Murder at Smutty Nose

by Edmund Pearson | Nonfiction |
ISBN: 0849543290 Global Overview for this book
Registered by wingGoryDetailswing of Nashua, New Hampshire USA on 4/21/2003
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1 journaler for this copy...
Journal Entry 1 by wingGoryDetailswing from Nashua, New Hampshire USA on Monday, April 21, 2003
Pearson is among my favorite authors. I first encountered him via quotes from this book, regarding the "Murder at Smutty Nose" [a famous local crime that took place on the Isles of Shoals in 1873, was written up by poet, gardener, and Isles of Shoals resident Celia Thaxter, and has since appeared in Shreve's "The Weight of Water"]; Pearson relies heavily on Thaxter's account, but his own dryly humorous style comes through. This book contains several other crimes as well, including the Parkman case (in which a Harvard professor stoops to homicide), a discussion of the Benders of Kansas (homicidal innkeepers of the "you can never leave" variety), and some comments on several famous British murderers - something for everyone.

He does not go into the Borden case here, having addressed that in Studies in Murder, but he does add a cute chapter in which he discusses the letters he got from some readers who were irate at his calling the Borden case "the most interesting, and perhaps the most puzzling murder which has occurred in this country". Some Chicago reviewers accused Pearson of being a "provincially minded New Englander" to ignore Chicago's crimes, especially the Leopold and Loeb case. Pearson's response:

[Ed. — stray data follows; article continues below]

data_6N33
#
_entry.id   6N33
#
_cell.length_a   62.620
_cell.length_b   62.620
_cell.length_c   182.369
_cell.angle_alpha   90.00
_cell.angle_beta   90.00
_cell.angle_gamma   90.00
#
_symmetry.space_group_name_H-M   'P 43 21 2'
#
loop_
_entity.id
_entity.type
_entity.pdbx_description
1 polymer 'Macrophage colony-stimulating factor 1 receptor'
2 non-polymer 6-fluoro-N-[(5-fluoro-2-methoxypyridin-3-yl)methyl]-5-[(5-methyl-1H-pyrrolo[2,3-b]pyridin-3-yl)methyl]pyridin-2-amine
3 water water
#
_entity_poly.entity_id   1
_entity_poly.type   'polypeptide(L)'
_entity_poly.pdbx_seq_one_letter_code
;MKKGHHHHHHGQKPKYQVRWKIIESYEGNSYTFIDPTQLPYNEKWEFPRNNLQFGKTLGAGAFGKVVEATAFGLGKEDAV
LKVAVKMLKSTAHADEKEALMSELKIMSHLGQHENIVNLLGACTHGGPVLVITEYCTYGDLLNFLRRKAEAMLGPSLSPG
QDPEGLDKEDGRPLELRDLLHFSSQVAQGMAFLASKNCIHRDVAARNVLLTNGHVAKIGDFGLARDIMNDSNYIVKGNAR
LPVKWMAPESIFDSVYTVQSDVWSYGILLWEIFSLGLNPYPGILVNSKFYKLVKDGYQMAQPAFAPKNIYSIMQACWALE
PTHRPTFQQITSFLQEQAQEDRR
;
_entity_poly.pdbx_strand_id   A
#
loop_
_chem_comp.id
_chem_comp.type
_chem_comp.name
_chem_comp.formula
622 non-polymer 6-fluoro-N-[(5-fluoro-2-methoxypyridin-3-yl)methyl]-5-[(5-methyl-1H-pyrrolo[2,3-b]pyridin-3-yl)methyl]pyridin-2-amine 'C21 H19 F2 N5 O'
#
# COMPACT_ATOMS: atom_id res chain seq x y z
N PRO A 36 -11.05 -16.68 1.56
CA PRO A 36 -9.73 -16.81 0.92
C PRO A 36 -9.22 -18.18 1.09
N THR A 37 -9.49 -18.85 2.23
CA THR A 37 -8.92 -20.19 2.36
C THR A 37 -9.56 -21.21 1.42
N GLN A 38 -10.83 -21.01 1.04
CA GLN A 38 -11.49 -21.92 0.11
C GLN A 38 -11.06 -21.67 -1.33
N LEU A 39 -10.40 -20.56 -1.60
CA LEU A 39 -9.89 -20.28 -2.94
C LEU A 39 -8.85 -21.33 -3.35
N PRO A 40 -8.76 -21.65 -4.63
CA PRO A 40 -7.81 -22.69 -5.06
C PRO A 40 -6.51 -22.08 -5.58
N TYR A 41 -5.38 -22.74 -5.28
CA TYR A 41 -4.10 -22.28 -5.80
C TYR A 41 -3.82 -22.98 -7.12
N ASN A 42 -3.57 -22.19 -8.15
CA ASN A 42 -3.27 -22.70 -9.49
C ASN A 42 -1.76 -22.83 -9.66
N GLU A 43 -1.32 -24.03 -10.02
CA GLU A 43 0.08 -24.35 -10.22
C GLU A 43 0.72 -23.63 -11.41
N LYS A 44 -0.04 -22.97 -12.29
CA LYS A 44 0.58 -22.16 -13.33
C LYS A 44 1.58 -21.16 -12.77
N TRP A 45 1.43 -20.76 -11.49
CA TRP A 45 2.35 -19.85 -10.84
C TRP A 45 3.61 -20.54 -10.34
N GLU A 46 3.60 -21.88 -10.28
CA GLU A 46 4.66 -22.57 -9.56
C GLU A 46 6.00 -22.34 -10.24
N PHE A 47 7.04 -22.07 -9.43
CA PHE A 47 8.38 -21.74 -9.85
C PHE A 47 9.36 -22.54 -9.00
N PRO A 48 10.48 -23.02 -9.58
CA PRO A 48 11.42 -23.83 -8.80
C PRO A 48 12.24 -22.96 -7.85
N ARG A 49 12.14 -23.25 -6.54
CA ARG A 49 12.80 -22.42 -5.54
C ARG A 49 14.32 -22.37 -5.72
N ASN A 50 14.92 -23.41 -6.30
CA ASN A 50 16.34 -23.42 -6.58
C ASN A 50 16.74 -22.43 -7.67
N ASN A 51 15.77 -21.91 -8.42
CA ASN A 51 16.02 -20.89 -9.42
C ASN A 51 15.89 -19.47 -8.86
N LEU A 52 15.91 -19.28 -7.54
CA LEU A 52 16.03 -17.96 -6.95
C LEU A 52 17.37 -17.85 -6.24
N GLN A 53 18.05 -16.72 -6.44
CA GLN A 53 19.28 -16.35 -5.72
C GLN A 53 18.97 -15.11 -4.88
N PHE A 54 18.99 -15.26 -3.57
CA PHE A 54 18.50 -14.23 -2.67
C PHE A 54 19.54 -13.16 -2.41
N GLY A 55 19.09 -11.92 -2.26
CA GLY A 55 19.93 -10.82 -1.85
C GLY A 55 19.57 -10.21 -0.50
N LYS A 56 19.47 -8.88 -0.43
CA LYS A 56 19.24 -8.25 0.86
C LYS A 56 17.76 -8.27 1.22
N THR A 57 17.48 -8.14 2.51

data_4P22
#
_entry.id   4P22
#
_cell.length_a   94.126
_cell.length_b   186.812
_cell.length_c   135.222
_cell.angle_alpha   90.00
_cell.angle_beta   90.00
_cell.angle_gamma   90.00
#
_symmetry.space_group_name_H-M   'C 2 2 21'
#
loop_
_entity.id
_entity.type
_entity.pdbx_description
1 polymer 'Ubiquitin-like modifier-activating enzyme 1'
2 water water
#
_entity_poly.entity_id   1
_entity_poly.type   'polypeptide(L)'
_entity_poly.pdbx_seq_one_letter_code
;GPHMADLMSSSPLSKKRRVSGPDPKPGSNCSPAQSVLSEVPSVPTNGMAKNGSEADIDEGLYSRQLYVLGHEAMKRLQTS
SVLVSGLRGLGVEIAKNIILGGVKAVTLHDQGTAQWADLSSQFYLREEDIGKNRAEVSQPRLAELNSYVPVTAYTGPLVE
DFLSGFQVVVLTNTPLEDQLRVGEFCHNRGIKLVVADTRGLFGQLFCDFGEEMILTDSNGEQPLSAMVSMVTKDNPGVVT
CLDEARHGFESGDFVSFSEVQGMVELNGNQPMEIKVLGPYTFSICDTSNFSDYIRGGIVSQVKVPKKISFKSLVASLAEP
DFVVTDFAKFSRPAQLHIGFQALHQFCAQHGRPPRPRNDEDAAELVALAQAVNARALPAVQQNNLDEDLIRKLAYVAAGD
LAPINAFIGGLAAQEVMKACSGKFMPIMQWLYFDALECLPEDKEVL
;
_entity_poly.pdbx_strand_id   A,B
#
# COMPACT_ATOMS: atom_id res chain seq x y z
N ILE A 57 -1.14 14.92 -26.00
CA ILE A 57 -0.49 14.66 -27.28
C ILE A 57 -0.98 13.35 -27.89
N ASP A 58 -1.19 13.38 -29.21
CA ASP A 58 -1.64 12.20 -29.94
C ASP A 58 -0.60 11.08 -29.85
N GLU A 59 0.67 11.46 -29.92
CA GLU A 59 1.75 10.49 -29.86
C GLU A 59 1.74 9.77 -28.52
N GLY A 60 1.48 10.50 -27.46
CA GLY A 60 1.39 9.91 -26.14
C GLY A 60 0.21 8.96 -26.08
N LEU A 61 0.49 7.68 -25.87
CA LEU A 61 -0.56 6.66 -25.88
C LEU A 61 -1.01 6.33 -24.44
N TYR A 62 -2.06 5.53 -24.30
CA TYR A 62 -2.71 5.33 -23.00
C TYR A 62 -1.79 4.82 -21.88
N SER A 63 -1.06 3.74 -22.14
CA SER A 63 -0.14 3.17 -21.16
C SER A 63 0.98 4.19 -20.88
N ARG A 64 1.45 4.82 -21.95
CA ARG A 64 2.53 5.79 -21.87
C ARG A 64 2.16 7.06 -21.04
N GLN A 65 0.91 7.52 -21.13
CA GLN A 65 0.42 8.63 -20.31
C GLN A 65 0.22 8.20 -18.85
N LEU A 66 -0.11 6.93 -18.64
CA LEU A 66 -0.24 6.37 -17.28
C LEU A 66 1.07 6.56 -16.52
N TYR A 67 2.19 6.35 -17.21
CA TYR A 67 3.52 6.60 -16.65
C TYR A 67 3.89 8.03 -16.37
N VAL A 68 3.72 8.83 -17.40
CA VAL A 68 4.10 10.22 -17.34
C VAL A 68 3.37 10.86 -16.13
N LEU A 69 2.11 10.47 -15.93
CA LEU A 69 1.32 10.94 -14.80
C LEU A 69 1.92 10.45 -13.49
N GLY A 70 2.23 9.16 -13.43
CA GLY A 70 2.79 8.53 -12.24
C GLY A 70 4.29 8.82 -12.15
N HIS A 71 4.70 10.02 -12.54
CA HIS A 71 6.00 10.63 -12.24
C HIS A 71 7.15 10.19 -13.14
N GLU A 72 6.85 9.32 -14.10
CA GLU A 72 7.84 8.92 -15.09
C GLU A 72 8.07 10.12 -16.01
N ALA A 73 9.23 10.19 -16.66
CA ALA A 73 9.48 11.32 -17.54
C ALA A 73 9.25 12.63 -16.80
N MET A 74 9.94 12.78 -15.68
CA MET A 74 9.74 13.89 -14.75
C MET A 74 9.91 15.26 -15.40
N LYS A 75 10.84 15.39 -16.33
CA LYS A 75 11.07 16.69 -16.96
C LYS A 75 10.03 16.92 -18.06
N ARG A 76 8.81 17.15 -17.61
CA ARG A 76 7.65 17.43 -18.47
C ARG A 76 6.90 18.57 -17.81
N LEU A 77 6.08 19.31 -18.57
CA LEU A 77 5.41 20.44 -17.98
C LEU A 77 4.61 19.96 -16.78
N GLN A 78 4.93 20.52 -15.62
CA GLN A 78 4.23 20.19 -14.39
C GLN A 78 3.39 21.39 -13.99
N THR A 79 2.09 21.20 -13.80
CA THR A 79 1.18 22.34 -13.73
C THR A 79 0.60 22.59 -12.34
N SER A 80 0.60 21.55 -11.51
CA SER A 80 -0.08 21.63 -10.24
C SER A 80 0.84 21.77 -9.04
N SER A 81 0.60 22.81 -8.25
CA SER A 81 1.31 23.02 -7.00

"To this I could have answered that I had heard of those young men; their fame was in the ascendant the month my book was finished. And that, moreover, I am unrepentant, believing firmly that the unknown assassin of Mr. and Mrs. Borden could give the two bright youths from Chicago not only cards and spades, but a stroke a hole, half-fifteen, ten yards start, and any other handicap known to sport, and still beat them, hands down - in courage, in coolness, in resolution, in audacity, in intellectual power, and in everything that goes to make up the 'perfect murder,' which they set out to commit and so egregiously foozled."

[I'm not sure whether the differences in the cases come down to coolness and "intellectual power" or to luck - but whether he's right or not, I just *love* Pearson!]

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